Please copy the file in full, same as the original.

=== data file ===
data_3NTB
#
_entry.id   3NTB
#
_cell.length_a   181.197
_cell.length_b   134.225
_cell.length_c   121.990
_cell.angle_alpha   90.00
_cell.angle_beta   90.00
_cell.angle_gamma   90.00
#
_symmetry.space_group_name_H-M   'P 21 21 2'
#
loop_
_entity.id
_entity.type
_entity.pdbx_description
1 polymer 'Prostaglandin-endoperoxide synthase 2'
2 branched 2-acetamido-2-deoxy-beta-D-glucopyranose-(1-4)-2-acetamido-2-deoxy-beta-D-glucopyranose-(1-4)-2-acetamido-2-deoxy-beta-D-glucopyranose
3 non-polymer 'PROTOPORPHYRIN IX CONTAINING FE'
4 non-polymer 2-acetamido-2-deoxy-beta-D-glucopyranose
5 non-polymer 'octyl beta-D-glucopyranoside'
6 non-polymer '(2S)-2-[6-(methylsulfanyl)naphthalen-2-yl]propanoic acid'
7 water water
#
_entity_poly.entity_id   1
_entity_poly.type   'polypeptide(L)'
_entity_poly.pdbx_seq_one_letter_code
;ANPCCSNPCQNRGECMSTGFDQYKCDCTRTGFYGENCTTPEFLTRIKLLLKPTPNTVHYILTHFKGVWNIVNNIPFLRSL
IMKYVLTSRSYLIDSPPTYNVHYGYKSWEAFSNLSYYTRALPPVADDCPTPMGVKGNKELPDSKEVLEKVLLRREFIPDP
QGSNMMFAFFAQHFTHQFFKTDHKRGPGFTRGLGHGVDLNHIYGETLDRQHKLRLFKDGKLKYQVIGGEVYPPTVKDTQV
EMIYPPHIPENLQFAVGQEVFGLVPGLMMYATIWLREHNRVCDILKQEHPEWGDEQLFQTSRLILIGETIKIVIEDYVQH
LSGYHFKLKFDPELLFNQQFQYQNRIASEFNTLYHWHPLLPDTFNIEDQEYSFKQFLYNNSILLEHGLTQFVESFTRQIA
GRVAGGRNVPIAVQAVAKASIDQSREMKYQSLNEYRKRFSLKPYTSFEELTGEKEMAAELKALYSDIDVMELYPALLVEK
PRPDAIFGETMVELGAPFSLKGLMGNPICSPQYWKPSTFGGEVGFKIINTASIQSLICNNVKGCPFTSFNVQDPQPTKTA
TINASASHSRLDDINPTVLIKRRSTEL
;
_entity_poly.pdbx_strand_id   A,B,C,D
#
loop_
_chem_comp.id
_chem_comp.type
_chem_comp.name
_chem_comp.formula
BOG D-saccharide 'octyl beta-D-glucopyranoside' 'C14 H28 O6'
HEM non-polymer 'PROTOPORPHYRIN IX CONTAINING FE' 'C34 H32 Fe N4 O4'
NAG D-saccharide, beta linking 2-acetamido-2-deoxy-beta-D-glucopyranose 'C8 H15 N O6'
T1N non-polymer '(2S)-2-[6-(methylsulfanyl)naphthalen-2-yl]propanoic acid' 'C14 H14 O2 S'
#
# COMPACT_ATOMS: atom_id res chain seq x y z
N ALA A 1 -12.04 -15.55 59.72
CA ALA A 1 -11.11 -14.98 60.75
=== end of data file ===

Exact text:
data_3NTB
#
_entry.id   3NTB
#
_cell.length_a   181.197
_cell.length_b   134.225
_cell.length_c   121.990
_cell.angle_alpha   90.00
_cell.angle_beta   90.00
_cell.angle_gamma   90.00
#
_symmetry.space_group_name_H-M   'P 21 21 2'
#
loop_
_entity.id
_entity.type
_entity.pdbx_description
1 polymer 'Prostaglandin-endoperoxide synthase 2'
2 branched 2-acetamido-2-deoxy-beta-D-glucopyranose-(1-4)-2-acetamido-2-deoxy-beta-D-glucopyranose-(1-4)-2-acetamido-2-deoxy-beta-D-glucopyranose
3 non-polymer 'PROTOPORPHYRIN IX CONTAINING FE'
4 non-polymer 2-acetamido-2-deoxy-beta-D-glucopyranose
5 non-polymer 'octyl beta-D-glucopyranoside'
6 non-polymer '(2S)-2-[6-(methylsulfanyl)naphthalen-2-yl]propanoic acid'
7 water water
#
_entity_poly.entity_id   1
_entity_poly.type   'polypeptide(L)'
_entity_poly.pdbx_seq_one_letter_code
;ANPCCSNPCQNRGECMSTGFDQYKCDCTRTGFYGENCTTPEFLTRIKLLLKPTPNTVHYILTHFKGVWNIVNNIPFLRSL
IMKYVLTSRSYLIDSPPTYNVHYGYKSWEAFSNLSYYTRALPPVADDCPTPMGVKGNKELPDSKEVLEKVLLRREFIPDP
QGSNMMFAFFAQHFTHQFFKTDHKRGPGFTRGLGHGVDLNHIYGETLDRQHKLRLFKDGKLKYQVIGGEVYPPTVKDTQV
EMIYPPHIPENLQFAVGQEVFGLVPGLMMYATIWLREHNRVCDILKQEHPEWGDEQLFQTSRLILIGETIKIVIEDYVQH
LSGYHFKLKFDPELLFNQQFQYQNRIASEFNTLYHWHPLLPDTFNIEDQEYSFKQFLYNNSILLEHGLTQFVESFTRQIA
GRVAGGRNVPIAVQAVAKASIDQSREMKYQSLNEYRKRFSLKPYTSFEELTGEKEMAAELKALYSDIDVMELYPALLVEK
PRPDAIFGETMVELGAPFSLKGLMGNPICSPQYWKPSTFGGEVGFKIINTASIQSLICNNVKGCPFTSFNVQDPQPTKTA
TINASASHSRLDDINPTVLIKRRSTEL
;
_entity_poly.pdbx_strand_id   A,B,C,D
#
loop_
_chem_comp.id
_chem_comp.type
_chem_comp.name
_chem_comp.formula
BOG D-saccharide 'octyl beta-D-glucopyranoside' 'C14 H28 O6'
HEM non-polymer 'PROTOPORPHYRIN IX CONTAINING FE' 'C34 H32 Fe N4 O4'
NAG D-saccharide, beta linking 2-acetamido-2-deoxy-beta-D-glucopyranose 'C8 H15 N O6'
T1N non-polymer '(2S)-2-[6-(methylsulfanyl)naphthalen-2-yl]propanoic acid' 'C14 H14 O2 S'
#
# COMPACT_ATOMS: atom_id res chain seq x y z
N ALA A 1 -12.04 -15.55 59.72
CA ALA A 1 -11.11 -14.98 60.75